Monday, February 23, 2009
Friday, February 13, 2009
Wednesday, February 11, 2009
Sunday, February 8, 2009
Friday, February 6, 2009
Thursday, February 5, 2009
I saw Roger Federer's tears as he lost the Australian Open to Nadal. It was quite heart warming to know that behind all that professionalism lay a little boy still trying to prove himself. And once the tears came so publicly, there was no stopping them. Even Federer could not help smiling at his own emotional catharsis. And he gave an insight into the years of struggle that led him to being a world champion.
I have always envied women for their ability to shed tears easily, and not be embarrassed by them. I am too conditioned now with all the training to be able to do that. Even though I as a film maker keep trying to go beyond the viewers intellect, or through their intellect, into something far deeper, into their subconscious, their own mythology, to get them to be emotionally react to what is happening on screen. And usually a provocation so deep is expressed /sublimated in tears. But in order to do that, I must explore that myth, that hidden deeper consciousness in myself. Somewhere assuming/hoping that we have common consciousness and common mythology that I have been able to tap into.
But then I am silently exploring my own hidden tears too, aren't I ? And what is the emotional cost of keeping them hidden and only expressing them through creative work ? I wonder. I often wonder if I should express myself more openly, not worrying about containing myslelf in order to use 'hidden tears' for artistic expression. Poets and musicians have it better - their expression is quicker, a film takes soooo long.
But I guess in one way that is exactly what I am doing right now. Finding public expression to bubbling emotions and trying to make some sense of them as I express. In a way discovering myself and expressing myself in the same moment without too much analysis. Some logical sense yes, but not so much that it gets too logical, too mundane, too analytical.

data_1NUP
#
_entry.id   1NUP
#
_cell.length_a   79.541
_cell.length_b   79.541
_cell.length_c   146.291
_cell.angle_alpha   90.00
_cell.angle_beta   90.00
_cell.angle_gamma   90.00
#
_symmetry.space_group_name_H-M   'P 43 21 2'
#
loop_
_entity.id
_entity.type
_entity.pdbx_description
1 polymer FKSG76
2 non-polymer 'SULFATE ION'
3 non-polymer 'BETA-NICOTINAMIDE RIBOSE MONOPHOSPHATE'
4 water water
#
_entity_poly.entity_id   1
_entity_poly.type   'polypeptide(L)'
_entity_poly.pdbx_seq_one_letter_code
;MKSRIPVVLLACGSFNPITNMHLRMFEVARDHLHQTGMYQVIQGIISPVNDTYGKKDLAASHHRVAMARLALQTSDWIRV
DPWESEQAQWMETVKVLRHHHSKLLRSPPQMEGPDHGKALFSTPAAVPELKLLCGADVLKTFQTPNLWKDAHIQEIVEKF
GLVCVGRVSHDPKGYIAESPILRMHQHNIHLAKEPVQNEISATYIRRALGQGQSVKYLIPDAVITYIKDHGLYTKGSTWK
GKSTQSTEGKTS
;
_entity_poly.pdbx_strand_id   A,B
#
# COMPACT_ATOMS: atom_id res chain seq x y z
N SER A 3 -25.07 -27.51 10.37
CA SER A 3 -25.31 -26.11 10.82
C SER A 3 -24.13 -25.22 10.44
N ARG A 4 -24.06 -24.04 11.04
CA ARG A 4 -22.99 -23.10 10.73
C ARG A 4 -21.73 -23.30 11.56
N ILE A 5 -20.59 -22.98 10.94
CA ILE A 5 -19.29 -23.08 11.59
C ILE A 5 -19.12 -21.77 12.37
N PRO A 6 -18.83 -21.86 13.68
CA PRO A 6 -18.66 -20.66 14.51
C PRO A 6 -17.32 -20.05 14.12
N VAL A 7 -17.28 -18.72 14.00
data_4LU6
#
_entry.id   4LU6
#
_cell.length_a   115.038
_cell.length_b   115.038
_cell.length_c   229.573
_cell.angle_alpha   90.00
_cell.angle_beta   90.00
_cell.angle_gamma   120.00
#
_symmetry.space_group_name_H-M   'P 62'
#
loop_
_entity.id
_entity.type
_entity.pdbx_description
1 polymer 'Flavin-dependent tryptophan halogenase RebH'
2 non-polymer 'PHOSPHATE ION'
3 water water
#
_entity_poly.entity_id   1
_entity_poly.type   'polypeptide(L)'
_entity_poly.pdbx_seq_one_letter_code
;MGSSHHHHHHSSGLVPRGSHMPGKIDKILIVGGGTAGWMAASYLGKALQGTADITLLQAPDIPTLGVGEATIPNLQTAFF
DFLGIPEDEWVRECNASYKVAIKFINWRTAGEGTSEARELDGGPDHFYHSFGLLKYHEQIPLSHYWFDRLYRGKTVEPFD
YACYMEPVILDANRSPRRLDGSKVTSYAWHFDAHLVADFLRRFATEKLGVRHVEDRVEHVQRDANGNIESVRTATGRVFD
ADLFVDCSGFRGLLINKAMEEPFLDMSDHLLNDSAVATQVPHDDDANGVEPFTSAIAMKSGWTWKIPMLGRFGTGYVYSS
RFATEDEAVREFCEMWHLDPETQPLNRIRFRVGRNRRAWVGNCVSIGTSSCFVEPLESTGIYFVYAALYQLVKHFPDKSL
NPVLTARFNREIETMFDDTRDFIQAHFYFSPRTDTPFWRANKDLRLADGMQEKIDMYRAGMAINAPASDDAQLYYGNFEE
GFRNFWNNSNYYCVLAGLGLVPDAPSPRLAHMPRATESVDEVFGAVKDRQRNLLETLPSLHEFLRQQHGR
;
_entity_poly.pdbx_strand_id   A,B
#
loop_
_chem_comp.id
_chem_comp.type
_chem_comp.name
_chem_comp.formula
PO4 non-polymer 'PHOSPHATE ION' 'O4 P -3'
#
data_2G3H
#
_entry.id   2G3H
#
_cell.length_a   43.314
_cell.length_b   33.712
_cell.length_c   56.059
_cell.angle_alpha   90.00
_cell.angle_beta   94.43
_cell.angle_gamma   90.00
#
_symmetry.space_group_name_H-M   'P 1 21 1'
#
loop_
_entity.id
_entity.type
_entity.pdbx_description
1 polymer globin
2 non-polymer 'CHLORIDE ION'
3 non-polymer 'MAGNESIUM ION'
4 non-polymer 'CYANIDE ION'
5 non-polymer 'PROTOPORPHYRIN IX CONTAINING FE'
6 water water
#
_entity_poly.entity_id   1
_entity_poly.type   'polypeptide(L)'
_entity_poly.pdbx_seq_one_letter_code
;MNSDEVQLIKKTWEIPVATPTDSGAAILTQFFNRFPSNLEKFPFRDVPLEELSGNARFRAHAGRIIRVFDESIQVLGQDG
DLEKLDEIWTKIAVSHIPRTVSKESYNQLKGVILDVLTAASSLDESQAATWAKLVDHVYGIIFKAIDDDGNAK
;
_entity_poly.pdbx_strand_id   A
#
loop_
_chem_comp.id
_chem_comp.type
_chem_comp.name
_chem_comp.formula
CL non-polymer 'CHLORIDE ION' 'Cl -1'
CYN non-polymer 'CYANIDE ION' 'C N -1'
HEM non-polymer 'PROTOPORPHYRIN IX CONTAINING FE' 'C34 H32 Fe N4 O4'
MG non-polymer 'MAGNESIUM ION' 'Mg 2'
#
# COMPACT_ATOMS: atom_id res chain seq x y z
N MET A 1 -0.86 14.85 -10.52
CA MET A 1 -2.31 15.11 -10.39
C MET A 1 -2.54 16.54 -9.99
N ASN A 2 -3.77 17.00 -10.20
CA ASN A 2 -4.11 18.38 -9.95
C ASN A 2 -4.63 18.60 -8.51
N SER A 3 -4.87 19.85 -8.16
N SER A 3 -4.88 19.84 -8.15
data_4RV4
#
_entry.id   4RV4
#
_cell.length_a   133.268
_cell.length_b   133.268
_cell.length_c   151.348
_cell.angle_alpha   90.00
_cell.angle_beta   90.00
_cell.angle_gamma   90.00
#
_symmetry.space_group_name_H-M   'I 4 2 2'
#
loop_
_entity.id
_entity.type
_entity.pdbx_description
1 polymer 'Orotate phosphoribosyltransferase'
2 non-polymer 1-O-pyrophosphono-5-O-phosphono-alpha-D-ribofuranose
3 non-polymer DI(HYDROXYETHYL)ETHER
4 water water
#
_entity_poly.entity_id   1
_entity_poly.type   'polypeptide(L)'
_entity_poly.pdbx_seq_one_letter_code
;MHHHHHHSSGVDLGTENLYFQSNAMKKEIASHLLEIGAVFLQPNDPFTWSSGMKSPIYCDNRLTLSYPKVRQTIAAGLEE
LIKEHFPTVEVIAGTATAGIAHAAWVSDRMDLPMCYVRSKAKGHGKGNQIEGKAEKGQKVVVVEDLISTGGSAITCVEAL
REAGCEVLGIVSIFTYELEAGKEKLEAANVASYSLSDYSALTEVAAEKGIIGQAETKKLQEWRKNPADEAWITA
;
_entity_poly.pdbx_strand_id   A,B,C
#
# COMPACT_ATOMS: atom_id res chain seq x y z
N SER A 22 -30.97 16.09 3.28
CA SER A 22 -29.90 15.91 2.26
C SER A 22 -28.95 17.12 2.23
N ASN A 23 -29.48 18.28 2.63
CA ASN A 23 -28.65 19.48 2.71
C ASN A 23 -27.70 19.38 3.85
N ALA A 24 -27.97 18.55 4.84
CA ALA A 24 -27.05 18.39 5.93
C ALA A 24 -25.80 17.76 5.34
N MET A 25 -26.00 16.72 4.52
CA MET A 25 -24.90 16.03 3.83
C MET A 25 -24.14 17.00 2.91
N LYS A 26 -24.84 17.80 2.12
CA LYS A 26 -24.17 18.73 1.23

Anyway back to tears. I do cry incidentally. I go to the Cinema and quitely shed tears in the darknes where no one can see me. That is what makes me go to Hindi Cinema every wekend in London or NY. I actually get an emotional catharsis. So 'Jai Ho' to all those Bollywood Melodramas !!
i was reading the NY times today and it said that while the world believed that tears were a great way to relieve deep seated stress, a large part of that depends upon your childhood. Tears are a way for children to express helplessness, and more than anything it is a way for a child to ask/plead for attention, for comfort. If in childhood the response of the parents/others to crying was immediate attention and comforting, then through their lives crying is seen as a comforting and stress relieving activity. But if not - then crying - or the learning 'not to cry' leaves emotional wounds that are expressed in other ways throughout one's life.
So please pity us boys/men that were taught that to be a man meant not to cry. That to be tough meant not to cry. For we are trained to sublimate crying into achievement and competitiveness. No wonder Roger Federer finally broke down. Or footballers routinely sob when they are defeated or they win. We need extreme activity to give ourselves an emotional catharsis.
But do you also notice how different cultures react differently ? Western cultures, where emotional expression and catharsis is much looked down upon, express themselves far less. Is that why the West were the great colonizers ?
Wednesday, February 4, 2009
I just came across an interview called “The Hidden Secrets of the Creative Mind” with psychologist R. Keith Sawyer, author of the book Explaining Creativity: The Science of Human Innovation. Sawyer’s research examines the secrets to the creative process, and the interview makes four great points that every small businessperson should take to heart: